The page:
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What if global warming isn't an existential threat to the planet after all? What if many of its impacts are more or less manageable? Wouldn't that be a relief?

Well, no. Not if you're Greenpeace or the Sierra Club, or any number of environmental activists who need prophecies of doom to raise money. Not if you're a climate scientist who depends on a steady stream of research funding to stay in business. Not if you're a politician who likes to bash the other side for its appalling lack of action.

But that's what the UN's own panel on climate change suggests. Compared to its last report in 2007, the new Intergovernmental Panel on Climate Change report released last week is notably more subdued. Gone are the melting Himalayan glaciers, the monster hurricanes, the millions of climate refugees fleeing floods and drought. It says no species have yet been extinguished by climate change. And, it says, there's a lot we can do to adapt.

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You won't have caught this nuance in media reports, which relied on a far more dramatic 49-page summary. Worst Is Yet To Come, said a headline in the New York Times. The CBC, for instance, used the report as an excuse to bash the Harper government for not restricting coal exports.

Almost all reporting about climate change is binary: There are warmers and deniers, and few in between. But the real fight isn't like that at all, observes climate critic Matt Ridley. It's between warmers and lukewarmers – people who believe climate change is an urgent, existential threat and those who think it's not that big a deal.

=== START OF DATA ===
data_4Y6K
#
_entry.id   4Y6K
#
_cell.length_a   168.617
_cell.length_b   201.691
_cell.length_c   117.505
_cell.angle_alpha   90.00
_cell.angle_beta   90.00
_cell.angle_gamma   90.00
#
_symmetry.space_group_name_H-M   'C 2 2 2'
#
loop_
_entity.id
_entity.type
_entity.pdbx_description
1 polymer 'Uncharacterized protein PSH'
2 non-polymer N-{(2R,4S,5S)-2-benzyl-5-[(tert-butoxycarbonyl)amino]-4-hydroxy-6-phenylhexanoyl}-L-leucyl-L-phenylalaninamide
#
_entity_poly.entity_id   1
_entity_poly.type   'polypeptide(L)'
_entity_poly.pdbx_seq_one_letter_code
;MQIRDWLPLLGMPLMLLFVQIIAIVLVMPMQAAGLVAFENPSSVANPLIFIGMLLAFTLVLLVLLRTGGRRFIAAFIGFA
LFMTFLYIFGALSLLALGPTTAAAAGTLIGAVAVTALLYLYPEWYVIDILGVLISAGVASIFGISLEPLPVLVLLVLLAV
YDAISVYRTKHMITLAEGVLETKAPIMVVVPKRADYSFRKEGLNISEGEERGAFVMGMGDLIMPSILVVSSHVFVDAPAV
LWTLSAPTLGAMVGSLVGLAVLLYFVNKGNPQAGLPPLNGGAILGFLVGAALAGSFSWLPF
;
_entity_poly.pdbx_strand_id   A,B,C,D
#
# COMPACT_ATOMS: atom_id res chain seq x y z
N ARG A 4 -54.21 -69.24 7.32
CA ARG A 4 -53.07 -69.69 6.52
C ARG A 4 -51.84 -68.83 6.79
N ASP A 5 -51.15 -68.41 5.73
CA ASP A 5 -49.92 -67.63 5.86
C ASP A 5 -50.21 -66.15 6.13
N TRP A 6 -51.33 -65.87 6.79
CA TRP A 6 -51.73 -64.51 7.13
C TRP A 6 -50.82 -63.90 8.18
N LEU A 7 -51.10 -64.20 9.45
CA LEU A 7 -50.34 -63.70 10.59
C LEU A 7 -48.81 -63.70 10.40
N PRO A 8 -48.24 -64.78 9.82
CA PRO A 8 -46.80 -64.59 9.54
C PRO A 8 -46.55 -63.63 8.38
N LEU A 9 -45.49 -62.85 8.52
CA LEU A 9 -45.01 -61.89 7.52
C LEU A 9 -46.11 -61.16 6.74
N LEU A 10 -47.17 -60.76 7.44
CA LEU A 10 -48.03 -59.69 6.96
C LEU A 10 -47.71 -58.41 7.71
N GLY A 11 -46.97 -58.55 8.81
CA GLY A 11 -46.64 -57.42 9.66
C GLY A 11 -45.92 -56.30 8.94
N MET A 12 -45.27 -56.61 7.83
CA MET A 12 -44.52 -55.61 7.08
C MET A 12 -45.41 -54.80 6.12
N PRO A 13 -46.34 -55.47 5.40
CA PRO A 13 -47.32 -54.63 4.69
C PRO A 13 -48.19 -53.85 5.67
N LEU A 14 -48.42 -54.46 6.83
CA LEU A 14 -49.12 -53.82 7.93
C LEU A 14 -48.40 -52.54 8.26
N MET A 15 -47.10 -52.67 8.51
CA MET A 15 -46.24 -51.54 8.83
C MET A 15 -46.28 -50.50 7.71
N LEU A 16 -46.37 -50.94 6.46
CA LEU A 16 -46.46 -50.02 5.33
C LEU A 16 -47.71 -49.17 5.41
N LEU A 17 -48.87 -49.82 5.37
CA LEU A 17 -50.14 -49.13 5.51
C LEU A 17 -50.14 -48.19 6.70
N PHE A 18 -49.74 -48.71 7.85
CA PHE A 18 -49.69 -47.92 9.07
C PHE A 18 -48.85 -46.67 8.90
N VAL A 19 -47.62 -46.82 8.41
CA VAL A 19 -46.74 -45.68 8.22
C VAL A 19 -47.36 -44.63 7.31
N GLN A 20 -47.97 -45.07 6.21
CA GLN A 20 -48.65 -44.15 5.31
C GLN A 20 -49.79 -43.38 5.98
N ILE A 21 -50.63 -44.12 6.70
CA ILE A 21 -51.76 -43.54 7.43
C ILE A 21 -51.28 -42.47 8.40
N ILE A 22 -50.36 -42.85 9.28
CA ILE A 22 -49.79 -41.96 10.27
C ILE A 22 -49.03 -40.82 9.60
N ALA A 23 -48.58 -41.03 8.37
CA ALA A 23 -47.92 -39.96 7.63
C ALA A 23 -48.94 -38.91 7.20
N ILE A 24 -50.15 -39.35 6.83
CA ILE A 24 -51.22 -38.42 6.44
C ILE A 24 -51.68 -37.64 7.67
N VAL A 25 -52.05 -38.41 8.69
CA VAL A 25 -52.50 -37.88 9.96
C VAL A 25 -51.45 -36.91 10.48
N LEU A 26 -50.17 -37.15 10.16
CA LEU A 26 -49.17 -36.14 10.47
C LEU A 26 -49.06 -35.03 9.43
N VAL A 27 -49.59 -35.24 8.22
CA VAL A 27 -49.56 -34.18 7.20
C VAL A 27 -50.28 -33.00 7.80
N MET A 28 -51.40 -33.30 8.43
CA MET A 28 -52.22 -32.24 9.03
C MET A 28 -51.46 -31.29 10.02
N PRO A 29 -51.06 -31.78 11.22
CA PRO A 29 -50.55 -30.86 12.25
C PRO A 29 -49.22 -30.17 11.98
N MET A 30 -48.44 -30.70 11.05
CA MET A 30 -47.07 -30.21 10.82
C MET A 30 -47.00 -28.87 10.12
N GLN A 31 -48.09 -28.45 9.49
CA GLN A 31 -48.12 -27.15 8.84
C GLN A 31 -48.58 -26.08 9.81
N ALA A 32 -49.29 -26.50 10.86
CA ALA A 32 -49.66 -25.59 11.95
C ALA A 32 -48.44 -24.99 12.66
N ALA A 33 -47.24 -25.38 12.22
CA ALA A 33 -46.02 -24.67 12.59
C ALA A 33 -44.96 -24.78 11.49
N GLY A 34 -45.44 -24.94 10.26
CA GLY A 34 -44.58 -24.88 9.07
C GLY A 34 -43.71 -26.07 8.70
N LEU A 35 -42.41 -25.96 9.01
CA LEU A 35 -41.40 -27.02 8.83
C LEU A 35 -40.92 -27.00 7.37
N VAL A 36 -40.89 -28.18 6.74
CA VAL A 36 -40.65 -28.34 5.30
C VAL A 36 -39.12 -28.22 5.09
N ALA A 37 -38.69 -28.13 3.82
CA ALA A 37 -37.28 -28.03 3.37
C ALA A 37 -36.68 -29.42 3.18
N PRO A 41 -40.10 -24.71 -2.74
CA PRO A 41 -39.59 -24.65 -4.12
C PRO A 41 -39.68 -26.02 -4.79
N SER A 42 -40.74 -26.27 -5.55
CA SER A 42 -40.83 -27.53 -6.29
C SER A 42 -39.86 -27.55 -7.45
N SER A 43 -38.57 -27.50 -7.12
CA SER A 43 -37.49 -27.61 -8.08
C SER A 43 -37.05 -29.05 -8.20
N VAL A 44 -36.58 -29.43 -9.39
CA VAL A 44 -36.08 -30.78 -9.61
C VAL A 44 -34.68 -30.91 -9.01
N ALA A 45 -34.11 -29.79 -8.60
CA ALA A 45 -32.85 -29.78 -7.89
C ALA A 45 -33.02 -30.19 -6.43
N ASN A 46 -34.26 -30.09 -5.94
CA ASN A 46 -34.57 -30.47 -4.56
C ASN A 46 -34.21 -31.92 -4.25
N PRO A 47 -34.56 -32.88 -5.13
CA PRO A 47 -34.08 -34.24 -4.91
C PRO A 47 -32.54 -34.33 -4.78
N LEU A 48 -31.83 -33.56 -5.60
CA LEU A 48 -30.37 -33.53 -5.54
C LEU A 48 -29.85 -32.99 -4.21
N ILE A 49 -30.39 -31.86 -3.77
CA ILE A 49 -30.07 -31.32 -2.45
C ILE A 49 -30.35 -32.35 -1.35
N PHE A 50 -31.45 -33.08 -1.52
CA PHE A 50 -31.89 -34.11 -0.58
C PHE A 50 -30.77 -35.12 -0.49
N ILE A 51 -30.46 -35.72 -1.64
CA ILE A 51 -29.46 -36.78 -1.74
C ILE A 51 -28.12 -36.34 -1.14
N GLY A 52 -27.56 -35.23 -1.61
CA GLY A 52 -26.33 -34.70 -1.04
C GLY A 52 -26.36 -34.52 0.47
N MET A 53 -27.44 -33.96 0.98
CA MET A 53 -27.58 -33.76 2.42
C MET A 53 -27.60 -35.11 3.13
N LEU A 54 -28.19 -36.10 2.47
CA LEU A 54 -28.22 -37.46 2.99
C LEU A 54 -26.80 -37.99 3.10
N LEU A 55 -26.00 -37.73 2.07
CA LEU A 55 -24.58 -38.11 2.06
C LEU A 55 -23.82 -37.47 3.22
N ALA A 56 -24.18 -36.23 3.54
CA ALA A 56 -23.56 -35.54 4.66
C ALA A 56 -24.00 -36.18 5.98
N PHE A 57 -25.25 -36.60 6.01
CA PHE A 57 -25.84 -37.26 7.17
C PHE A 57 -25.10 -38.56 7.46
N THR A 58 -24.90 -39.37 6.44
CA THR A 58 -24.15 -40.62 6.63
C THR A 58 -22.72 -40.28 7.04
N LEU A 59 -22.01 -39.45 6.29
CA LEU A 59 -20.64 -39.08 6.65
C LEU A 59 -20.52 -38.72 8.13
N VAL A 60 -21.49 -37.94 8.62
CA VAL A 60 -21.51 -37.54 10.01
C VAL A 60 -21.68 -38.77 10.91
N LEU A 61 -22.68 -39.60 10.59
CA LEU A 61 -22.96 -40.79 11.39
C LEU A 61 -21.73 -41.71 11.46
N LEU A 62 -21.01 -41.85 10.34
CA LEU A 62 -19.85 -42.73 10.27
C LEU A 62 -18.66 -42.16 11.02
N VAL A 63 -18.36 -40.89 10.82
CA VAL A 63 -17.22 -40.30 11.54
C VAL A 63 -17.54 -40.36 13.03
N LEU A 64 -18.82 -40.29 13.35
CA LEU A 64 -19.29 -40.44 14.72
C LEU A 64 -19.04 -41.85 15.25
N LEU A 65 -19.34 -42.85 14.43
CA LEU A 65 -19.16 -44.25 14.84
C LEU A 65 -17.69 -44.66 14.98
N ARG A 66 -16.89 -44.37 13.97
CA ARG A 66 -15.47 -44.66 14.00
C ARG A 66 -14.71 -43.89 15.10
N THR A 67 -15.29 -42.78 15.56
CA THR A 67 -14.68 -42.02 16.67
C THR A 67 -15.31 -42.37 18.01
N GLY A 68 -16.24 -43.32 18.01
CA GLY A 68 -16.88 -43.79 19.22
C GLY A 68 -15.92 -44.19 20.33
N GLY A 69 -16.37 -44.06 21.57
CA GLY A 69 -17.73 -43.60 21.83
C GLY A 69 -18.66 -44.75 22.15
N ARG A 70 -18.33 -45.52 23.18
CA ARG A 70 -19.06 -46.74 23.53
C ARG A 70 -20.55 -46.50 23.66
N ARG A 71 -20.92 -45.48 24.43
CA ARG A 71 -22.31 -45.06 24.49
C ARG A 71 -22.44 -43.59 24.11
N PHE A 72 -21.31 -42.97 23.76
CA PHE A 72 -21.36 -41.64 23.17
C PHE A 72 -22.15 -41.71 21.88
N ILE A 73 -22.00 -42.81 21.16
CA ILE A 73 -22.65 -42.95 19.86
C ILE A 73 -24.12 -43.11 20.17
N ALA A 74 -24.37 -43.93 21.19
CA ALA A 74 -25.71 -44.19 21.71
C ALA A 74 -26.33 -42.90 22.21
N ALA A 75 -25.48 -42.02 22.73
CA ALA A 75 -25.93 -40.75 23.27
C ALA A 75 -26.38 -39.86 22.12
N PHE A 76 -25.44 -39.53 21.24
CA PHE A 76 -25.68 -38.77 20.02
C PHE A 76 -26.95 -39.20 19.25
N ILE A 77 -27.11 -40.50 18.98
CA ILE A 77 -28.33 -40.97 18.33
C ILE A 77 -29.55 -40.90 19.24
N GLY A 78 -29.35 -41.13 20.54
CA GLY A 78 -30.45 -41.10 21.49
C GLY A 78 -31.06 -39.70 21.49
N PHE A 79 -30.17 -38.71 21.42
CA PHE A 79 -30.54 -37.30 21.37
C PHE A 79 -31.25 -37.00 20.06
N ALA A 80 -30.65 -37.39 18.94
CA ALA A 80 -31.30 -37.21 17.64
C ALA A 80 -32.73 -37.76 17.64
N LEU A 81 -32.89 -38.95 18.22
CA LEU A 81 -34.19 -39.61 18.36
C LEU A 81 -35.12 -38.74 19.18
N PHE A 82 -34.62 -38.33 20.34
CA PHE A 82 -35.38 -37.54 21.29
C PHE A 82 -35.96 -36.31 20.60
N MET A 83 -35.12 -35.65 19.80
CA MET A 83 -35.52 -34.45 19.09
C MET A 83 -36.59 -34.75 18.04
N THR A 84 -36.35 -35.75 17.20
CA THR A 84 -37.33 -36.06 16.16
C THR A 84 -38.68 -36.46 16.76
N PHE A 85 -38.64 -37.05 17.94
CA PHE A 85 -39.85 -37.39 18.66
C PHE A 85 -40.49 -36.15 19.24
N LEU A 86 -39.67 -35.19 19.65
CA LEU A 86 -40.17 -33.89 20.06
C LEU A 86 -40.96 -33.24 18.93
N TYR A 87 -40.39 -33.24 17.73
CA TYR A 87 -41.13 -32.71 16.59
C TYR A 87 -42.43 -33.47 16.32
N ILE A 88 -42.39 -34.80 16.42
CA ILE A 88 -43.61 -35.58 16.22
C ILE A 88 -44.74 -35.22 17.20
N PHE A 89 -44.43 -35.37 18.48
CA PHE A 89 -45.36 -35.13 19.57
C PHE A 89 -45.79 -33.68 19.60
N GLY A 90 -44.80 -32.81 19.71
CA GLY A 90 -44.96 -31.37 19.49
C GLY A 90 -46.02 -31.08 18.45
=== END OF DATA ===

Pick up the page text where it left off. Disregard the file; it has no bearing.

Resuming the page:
Unfortunately, the warmers have done their best to lump the lukewarmers in with the deniers. When Richard Tol, a Dutch professor of the economics of climate change, withdrew from the IPCC writing team because he thought the tone was too alarmist, he was denounced and ostracized. His belief is that by the end of the century, the overall effects of climate change will be damaging – but that warming will also have some positive effects that shouldn't be ignored. "The idea that climate change poses an existential threat to humankind is laughable," he wrote in the Financial Times.

"I don't think anybody really knows what's happening," James Lovelock, the eminent environmental scientist, told the British Broadcasting Corp. last week. "They just guess." He told the Guardian that environmentalism "has become a religion," and doesn't pay enough attention to the facts.

Much of the public seems to agree. The number of Americans who think the news media are exaggerating global warming has grown to 42 per cent, according to Gallup – and the fear-based approach has clearly backfired, Ted Nordhaus and Michael Shellenberger of the Breakthrough Institute wrote recently in The New York Times. If anything, it increases people's skepticism about the problem. It's not hard to figure out why. Cry "wolf" too often, and people start to tune you out.

For what it's worth, this is not an argument for doing nothing. It would be good to reduce our dependency on fossil fuels. Energy companies should be held to high environmental standards. Yet no matter what we do, the world is not about to give up fossil fuels, and cheap, reliable substitutes are a long way down the road.

Personally, I wish we'd spend more time on real catastrophes today than on hypothetical ones half a century from now. Perhaps the worst environmental problem in the world is indoor air pollution from cooking fires, which kills 4.3 million people a year prematurely – mostly women and children. Maybe we could do something about that.

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I can't predict what the temperature will be 50 years from now, and neither can anybody else. What I will predict is that historians will look back and marvel that we got so hysterical about global warming. The planet is resilient. And people are, too.

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